September marks six months into the pandemic for all of us who locked down our lives in March. Happy Half-Birthday.
Not everything has changed, as some breathless prophets foretold. But since staying alive is the biggest thing I don’t want to change, I’ve gained a new respect for the idea of “peace, order and good government” over “life, liberty and the pursuit of happiness.” Who knew our very Canadian-ned would save us when in much more exciting places like America, Britain and Brazil. The biggest change is in the death rate of their people? Who knew I’d become a fan of Doug Ford?
But those are big, cosmic, existential matters.
Meanwhile, a lot of little things have changed, including my tastes in reading and viewing. Looking back, I’m almost certain I would never have discovered any of these people, places and things were it not for the pandemic.
So if the end of summer has you looking for small mercies in new diversions, here are some that have caught and held me:
- Cathal Kelly. I never read the sports pages, even when there were sports. But a friend introduced me to the Globe and Mail’s sports columnist, and now he’s my five times a week habit who can be yours. Like the 99-year-old Roger Angell in The New Yorker, Kelly turns what’s on the field and off into compulsive reading. If the sports pages are as alien to you as the business pages, or the fashion pages, I urge you to try him out. Like yesterday’s column on the disastrous structure of pro tennis.
- Neil Postman. As the malign effects of social media and the predations of Trump’s Republicans make clear, it’s not oppression we have to fear as much as diversion. As Mark Twain said: “A lie can travel halfway around the world before the truth is putting on its shoes.” And Twain said that before high-speed WiFi!But that’s the point. Postman’s brilliant critiques of the online world were all written before the internet existed, including Amusing Ourselves to Death, (1985) and Technopoly: The Surrender of Culture to Technology (1992) where he claimed that “culture takes its orders from technology.”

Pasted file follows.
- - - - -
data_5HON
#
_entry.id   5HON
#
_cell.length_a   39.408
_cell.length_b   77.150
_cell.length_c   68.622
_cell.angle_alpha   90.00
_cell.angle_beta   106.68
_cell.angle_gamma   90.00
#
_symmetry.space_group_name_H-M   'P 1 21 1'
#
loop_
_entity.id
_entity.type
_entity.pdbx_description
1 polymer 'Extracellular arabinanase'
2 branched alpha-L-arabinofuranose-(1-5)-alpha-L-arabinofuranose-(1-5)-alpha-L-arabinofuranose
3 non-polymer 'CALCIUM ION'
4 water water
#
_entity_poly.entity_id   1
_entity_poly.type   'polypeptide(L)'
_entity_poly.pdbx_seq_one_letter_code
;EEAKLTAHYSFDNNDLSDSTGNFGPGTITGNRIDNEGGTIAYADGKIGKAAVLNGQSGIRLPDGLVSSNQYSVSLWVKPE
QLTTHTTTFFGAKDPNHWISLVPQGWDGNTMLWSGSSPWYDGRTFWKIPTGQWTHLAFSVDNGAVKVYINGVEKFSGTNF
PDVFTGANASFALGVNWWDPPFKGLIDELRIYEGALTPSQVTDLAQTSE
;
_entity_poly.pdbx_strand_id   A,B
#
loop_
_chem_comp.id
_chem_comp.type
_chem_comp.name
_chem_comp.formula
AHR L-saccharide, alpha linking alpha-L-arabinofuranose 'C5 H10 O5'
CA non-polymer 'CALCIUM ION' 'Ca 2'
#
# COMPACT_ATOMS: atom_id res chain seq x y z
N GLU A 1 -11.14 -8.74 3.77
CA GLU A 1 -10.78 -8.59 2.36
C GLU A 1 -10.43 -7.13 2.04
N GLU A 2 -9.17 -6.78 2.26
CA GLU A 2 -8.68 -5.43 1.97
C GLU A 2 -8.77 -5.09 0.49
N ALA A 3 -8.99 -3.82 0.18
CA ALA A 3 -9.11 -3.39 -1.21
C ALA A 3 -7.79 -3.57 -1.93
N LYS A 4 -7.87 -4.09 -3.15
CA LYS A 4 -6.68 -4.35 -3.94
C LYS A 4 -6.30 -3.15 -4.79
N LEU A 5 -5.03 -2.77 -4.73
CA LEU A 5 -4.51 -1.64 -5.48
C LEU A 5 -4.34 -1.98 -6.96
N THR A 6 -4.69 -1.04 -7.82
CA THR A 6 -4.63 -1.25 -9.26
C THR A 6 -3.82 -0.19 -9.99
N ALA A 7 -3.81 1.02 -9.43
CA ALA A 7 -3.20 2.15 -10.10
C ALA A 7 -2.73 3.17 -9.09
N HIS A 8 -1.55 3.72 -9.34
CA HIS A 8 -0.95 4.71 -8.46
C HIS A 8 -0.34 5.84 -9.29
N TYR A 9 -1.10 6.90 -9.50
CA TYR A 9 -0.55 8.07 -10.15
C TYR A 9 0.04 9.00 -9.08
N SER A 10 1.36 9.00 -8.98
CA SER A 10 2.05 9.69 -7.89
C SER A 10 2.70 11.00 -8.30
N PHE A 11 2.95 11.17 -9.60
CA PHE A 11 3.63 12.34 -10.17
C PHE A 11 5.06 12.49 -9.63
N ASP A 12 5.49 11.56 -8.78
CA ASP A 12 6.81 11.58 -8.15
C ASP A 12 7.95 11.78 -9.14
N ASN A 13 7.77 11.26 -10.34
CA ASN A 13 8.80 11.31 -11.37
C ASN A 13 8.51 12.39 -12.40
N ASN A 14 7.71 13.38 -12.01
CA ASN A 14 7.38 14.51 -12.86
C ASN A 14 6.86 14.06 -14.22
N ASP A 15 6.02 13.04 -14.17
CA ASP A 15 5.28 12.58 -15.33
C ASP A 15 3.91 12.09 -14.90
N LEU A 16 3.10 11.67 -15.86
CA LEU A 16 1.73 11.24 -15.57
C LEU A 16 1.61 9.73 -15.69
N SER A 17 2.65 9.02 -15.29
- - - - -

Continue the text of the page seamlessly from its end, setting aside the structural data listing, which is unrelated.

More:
- Carol Anderson. A few years ago, she wrote a book called White Rage: The Unspoken Truth of our Racial Divide. It’s being re-issued following America’s summer of racial discontent. Anderson has a different take on racism than most: “The trigger for white rage, inevitably, is black advancement. It is not the mere presence of black people that is the problem; rather, it is blackness with ambition, with drive, with purpose, with aspirations, and with demands for full and equal citizenship.”This is why I’m having her speak at a RamsayTalk Online on October 8th at 12 noon ET.
- Wade Davis. I’ve been a fanboy of the anthropologist, National Geographic explorer and author for years. He’s wildly articulate, both on the page and on stage. But there’s another part of Davis that’s less well-known and that’s driven him to giddy new heights.He’s a Canadian.
And it’s as a Canadian that he wrote a long article in Rolling Stone Magazine called The Unraveling of America. You likely read it or were sent it. In the three weeks since its publication, it’s received more than 300 million social media hits.
Davis has been interviewed by everyone from Christiane Amanpour to Alex Salmond, the former head of the Scottish National Party. Davis makes the case for something we’ve feared or cheered, the fall of the American empire.
This is why I’m having him speak at a RamsayTalk Online on September 15th at 1 p.m. ET.
Meanwhile, in a different part of the forest, I never knew I’d come to depend on the predictable regularity of a multi-season TV series. One-off movies are great, like the deceptively-titled action flick, The Old Guard, with Charlize Theron, on Netflix.
But nothing frames a world of order, especially at bedtime, than snuggling in with the five seasons of the great British police procedural, Line of Duty (on Amazon Prime) whose acting and writing are what the Brits still do best. Little wonder it’s the most popular series ever on BBC Two.
If your tastes are more cerebral and continental, try the five seasons of the French political thriller Le Bureau (Amazon Prime) about their intelligence service, the DGSE and its deep-cover agent, the brooding Malotru, played by Mathieu Kassovitz.
Finally, in the real world of espionage, look into Bellingcat, which has uncovered all kinds of plots and abuses, not only by the Russians but by bad actors from everywhere.
Here’s what Wikipedia has to say about what’s not just for voyeurs and fantasists, but it seems neophytes and doers.
“Bellingcat is an investigative journalism website that specializes in fact-checking and open-source intelligence (OSINT). It was founded by the British journalist and former blogger Eliot Higgins in July 2014. Bellingcat publishes the findings of both professional and citizen journalist investigations into war zones, human rights abuses, and the criminal underworld. The site’s contributors also publish guides to their techniques, as well as case studies.
Citizen espionage. Who knew?